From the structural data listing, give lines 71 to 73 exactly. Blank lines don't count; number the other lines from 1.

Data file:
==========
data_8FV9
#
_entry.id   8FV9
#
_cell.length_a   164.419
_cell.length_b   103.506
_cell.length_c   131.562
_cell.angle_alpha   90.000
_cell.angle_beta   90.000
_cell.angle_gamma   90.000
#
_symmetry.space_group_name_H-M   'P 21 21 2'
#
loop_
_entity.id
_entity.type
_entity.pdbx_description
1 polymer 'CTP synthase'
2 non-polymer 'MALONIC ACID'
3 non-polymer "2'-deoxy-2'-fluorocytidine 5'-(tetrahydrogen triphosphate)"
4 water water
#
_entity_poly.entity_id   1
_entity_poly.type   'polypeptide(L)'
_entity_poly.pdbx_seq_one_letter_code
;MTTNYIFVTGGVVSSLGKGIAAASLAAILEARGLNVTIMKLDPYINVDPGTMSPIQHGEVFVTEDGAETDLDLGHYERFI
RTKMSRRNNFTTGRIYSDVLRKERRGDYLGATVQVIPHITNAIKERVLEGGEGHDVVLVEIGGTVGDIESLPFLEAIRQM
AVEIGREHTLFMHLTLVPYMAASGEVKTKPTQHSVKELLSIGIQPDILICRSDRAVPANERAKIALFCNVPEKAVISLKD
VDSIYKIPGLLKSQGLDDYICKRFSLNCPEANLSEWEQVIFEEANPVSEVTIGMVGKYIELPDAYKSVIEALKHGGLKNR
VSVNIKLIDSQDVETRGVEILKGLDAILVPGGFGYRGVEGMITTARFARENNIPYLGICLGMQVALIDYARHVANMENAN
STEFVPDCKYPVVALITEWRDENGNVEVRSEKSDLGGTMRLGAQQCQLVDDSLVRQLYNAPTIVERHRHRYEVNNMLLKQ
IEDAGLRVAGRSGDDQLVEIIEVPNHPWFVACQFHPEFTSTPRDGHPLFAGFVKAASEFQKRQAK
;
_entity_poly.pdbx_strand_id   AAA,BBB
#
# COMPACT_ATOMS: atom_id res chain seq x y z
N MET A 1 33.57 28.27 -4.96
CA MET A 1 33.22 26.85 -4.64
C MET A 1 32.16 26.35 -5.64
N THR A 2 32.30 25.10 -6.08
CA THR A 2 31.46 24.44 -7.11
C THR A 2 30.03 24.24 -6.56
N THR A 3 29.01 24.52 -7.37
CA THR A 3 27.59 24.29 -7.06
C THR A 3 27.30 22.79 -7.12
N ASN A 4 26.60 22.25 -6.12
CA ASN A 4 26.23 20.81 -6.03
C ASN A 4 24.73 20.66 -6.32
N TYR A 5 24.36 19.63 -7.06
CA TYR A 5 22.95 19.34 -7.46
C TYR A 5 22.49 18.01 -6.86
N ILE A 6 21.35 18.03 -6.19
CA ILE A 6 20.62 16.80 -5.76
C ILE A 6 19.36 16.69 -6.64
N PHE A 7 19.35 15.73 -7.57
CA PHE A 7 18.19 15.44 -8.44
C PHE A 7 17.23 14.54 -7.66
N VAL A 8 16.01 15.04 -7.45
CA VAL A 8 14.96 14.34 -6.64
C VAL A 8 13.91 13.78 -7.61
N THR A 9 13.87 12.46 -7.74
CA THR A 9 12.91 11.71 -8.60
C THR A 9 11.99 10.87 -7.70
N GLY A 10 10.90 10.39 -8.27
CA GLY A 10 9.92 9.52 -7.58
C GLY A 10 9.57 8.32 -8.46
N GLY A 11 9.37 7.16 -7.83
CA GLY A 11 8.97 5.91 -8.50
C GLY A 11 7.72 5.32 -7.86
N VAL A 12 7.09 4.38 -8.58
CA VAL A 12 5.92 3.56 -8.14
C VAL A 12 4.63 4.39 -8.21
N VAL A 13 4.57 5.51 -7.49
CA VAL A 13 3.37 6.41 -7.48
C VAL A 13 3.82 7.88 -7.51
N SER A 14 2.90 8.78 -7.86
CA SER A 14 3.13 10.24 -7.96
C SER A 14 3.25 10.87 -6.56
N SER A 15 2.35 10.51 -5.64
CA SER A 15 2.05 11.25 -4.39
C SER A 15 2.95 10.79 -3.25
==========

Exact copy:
CA VAL A 12 5.92 3.56 -8.14
C VAL A 12 4.63 4.39 -8.21
N VAL A 13 4.57 5.51 -7.49